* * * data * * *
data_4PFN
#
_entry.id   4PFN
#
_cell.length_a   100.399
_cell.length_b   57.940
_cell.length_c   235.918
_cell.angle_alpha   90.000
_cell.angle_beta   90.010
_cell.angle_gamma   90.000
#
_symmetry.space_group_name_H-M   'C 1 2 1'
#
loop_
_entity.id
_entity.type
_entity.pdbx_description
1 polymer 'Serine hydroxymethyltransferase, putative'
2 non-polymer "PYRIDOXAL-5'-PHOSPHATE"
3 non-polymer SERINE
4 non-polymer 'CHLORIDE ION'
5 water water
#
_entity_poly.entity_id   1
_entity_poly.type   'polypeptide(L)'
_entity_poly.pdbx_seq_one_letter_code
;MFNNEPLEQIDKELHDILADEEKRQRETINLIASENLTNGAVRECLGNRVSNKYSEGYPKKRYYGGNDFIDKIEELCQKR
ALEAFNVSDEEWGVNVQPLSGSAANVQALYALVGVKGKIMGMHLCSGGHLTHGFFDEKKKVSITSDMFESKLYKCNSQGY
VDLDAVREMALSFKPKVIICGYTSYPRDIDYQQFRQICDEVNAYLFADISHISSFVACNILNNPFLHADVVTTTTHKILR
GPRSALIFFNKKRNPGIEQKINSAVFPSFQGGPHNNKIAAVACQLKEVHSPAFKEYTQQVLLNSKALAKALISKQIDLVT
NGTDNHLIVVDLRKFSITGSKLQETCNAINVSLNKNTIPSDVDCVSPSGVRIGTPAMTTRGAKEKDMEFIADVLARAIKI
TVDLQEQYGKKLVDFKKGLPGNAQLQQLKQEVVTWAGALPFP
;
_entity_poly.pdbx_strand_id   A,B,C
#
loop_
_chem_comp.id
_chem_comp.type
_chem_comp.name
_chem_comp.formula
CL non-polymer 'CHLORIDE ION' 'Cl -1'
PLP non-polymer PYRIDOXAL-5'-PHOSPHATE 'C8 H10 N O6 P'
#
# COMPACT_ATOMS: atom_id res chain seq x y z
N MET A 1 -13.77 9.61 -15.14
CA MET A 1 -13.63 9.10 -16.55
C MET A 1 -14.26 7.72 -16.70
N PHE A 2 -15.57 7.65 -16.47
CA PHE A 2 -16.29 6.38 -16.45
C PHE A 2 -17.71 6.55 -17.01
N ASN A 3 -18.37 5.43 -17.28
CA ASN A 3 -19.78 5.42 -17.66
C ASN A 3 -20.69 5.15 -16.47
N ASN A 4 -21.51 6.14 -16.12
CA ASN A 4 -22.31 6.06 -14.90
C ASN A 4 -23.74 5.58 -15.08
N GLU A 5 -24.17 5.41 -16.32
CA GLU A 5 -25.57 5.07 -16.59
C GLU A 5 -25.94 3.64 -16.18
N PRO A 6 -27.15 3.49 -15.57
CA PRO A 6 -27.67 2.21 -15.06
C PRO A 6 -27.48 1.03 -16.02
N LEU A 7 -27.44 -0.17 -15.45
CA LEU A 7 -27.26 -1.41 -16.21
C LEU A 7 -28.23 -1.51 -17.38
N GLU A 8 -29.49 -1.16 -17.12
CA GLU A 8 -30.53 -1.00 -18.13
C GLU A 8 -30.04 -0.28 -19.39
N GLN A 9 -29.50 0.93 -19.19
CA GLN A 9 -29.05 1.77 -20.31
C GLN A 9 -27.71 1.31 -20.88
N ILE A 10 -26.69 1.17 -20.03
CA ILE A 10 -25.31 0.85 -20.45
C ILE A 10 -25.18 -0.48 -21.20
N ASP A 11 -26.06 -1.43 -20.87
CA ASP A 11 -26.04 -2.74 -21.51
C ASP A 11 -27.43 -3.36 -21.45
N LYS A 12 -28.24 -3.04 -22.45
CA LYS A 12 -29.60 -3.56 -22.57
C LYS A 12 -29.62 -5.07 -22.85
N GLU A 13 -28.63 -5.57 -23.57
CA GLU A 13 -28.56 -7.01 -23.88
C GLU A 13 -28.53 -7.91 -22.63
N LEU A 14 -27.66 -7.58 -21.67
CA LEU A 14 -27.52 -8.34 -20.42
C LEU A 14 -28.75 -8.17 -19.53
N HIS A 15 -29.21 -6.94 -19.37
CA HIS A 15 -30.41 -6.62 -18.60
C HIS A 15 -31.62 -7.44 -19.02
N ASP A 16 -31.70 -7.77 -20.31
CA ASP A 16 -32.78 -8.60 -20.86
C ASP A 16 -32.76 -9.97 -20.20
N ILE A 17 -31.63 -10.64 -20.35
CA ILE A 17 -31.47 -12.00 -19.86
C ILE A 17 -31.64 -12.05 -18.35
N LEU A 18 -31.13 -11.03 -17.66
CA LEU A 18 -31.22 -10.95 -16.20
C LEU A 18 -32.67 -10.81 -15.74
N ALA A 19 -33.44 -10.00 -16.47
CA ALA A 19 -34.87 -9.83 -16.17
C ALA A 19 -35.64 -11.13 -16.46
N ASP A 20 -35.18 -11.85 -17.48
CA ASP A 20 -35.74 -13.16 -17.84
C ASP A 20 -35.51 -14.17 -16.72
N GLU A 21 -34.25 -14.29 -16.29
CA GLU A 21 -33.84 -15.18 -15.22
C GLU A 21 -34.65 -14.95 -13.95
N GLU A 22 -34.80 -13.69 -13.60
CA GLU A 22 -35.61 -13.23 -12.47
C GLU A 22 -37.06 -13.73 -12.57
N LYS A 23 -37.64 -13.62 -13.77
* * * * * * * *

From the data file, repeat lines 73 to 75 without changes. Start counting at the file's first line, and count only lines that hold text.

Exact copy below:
CA ILE A 10 -25.31 0.85 -20.45
C ILE A 10 -25.18 -0.48 -21.20
N ASP A 11 -26.06 -1.43 -20.87